Sustained attacks on farmers, climate impact Nigeria’s food reserves: Report

*The United Nations discloses that COVID-19 pandemic, violence and climate change combine to put North-Eastern Nigeria at the risk of famine

Alexander Davis | ConsumerConnect

Recent rising attacks, wanton destruction, and killing of Nigerian farmers have all been identified as negative effects on Nigeria’s food reserves in recent times.

The All Farmers Association of Nigeria (AFAN) disclosed that the country’s stocks declined to less than 30,000 metric tonnes, which is a fraction of what Nigeria’s 200 million people actually require in terms of food and nutrition security.

Kabir Ibrahim, President of AFAN, said in a recent interview that increasing insecurity across the country is fast making it difficult to augment these food supplies, agency report said.

It was also learnt that food growers are being assaulted on at least three fronts.

According to report, the latest attack took place November 27 when alleged Boko Haram Islamist insurgents killed at least 67 subsistence rice growers in Borno State, North-Eastern Nigeria.

Now, an insurgency that has raged for more than a decade is reportedly compounding agricultural production challenges resulting from factors such as climate change.

In view of the novel Coronavirus (COVID-19) pandemic, the North-Eastern Nigeria is at the risk of famine, according to the United Nations (UN) November 2020.

The UN noted that parts of the population in the North-East region are already facing “critical hunger”.

Report says besides the Islamist attacks on farmers, food production is being disrupted by a long-running conflict between crop growers and Northern cattle herders, who are being forced by desertification to seek grazing pasture further South.

The President of AFAN, whose group represents most of the nation’s 12 million farmers, stated: “This worrying trend poses food security risks to millions of Nigerians.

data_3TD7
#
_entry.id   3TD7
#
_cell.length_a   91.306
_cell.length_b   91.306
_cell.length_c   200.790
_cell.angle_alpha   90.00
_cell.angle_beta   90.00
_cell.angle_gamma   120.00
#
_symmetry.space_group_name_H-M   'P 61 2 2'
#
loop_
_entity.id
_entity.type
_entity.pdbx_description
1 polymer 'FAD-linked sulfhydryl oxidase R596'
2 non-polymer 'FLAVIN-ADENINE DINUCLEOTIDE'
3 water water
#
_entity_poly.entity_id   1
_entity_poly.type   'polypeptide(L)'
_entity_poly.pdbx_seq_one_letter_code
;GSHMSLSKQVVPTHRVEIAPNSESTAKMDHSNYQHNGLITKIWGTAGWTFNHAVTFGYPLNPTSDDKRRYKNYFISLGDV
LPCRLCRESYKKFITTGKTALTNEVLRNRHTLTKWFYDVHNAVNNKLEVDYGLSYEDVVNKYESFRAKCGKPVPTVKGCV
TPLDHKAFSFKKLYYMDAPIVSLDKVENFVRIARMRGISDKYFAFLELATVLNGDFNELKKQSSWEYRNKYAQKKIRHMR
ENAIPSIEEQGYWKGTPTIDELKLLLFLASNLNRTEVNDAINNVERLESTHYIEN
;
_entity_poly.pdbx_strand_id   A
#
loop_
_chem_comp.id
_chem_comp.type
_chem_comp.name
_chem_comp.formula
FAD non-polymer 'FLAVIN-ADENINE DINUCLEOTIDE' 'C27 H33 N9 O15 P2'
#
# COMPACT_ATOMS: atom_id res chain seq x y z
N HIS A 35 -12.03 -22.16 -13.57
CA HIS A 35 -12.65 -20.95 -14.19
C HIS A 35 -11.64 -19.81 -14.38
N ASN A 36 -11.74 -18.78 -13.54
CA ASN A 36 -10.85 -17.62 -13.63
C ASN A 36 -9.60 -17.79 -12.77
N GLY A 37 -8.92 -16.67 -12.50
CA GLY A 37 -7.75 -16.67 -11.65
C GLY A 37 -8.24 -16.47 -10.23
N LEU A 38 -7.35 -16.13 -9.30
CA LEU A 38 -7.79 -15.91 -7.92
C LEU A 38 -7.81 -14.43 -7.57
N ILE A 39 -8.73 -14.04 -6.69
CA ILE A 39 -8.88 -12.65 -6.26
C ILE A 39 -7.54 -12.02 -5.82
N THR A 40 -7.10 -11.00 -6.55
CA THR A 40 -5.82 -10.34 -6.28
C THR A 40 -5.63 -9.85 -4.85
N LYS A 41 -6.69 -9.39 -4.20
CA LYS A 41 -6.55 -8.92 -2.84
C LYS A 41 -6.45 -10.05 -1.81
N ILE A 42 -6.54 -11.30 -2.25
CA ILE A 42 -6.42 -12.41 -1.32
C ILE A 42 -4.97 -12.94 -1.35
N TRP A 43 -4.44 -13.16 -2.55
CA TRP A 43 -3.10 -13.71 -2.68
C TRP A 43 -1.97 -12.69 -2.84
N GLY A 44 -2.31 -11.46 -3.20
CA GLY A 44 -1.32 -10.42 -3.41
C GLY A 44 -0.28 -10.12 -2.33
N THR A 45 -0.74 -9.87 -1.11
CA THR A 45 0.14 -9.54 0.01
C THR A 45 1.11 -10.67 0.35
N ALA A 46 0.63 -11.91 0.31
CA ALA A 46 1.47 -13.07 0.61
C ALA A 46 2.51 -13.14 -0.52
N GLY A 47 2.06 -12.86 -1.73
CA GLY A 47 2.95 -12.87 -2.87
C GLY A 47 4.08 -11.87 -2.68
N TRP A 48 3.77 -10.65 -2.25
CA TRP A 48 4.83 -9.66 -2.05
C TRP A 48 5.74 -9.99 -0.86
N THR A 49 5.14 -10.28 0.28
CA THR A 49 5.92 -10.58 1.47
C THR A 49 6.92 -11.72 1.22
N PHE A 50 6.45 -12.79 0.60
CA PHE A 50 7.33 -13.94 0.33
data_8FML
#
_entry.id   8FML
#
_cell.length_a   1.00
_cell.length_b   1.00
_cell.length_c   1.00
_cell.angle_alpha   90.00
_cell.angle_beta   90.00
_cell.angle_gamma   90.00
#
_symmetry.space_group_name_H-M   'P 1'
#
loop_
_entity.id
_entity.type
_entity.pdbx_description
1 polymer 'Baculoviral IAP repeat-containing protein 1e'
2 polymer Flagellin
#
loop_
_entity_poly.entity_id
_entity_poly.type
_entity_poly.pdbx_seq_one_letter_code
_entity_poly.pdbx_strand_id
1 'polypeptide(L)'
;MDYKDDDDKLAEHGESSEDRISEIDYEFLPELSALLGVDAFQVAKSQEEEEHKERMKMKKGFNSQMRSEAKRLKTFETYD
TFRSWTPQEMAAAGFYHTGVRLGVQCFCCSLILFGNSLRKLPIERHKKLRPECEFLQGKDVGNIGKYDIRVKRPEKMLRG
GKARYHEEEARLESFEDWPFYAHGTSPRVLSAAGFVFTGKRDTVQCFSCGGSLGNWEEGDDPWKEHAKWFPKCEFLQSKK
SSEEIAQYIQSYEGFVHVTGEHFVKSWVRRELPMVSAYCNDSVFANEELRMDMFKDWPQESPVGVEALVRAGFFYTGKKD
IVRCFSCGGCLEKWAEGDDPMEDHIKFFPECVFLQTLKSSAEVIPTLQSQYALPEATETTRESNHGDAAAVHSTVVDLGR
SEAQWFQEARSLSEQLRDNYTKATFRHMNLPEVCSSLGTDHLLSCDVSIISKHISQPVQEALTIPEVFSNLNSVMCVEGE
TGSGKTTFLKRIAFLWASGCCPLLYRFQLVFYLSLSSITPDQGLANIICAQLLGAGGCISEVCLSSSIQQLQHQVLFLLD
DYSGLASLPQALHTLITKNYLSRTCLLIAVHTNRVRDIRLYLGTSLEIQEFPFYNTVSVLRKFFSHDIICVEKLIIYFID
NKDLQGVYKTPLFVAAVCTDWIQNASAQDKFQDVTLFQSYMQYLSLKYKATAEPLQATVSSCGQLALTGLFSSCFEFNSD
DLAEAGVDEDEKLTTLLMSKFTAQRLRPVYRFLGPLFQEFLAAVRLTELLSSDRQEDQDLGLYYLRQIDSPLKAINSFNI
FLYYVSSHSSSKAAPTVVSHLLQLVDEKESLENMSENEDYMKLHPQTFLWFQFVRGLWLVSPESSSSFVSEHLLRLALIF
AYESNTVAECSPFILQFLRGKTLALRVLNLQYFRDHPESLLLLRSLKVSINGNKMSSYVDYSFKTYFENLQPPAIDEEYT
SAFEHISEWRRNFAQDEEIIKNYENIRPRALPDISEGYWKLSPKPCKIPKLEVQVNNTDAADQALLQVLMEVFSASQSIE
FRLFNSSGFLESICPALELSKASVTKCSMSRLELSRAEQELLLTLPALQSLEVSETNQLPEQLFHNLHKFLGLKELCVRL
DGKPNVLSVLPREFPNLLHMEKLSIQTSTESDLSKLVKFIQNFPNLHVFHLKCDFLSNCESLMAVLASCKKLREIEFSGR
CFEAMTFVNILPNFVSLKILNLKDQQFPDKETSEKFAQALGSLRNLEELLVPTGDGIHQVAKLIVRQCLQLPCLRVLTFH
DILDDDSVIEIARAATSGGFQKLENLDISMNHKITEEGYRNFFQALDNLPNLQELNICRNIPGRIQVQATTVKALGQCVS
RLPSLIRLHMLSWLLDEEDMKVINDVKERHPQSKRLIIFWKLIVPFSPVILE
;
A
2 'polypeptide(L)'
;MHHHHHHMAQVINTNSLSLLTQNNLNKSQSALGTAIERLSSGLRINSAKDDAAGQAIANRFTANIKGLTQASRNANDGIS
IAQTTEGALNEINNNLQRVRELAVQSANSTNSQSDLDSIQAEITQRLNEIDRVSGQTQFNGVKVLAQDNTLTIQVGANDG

“It is now exceedingly difficult to get the farmers to readily go to their farms in several parts of the country.”

In grain-producing states like Zamfara, Katsina and Kaduna, armed bandits extort so-called harvest fees from farmers before allowing them to reap their crops.

Similar demands are made on farmers in the states of Katsina and Kaduna, where they face being kidnapped if they fail to pay the ransoms that average about 1 million Naira ($3,000) in cash or 40% of their produce, according to report.

Alhaji Nuhu Dansadau, a farmer in Zamfara State, said: “There are even places where they take over the farm.

“For instance if you have produced 200 bags of corn, they will instruct you to go and sell 30 or 50 bags and bring the money to them.”

In the meantime, the attacks are fuelling inflation, as food costs increase in the country. Costs started increasing in 2019, when the government shut its borders to curb smuggling of rice and other products.

Food prices rose 17.4% in October from a year earlier ─the biggest increase in three years.

The Central Bank of Nigeria’s (CBN) Monetary Policy Committee (MPC) has said that “the continued increase in food and core inflation was attributed to the persistence of insecurity across the country.”

President Muhammadu Buhari’s efforts at helping the country to achieve food self-sufficiency are also being undermined, said the report.

Since 2015, the current administration in the country has implemented measures aimed at promoting local production.

These, according to report, include increasing taxes on imported grains, blocking food importers’ requests for foreign currency, and establishing a N200 billion ($511 million) intervention fund for rice growers.

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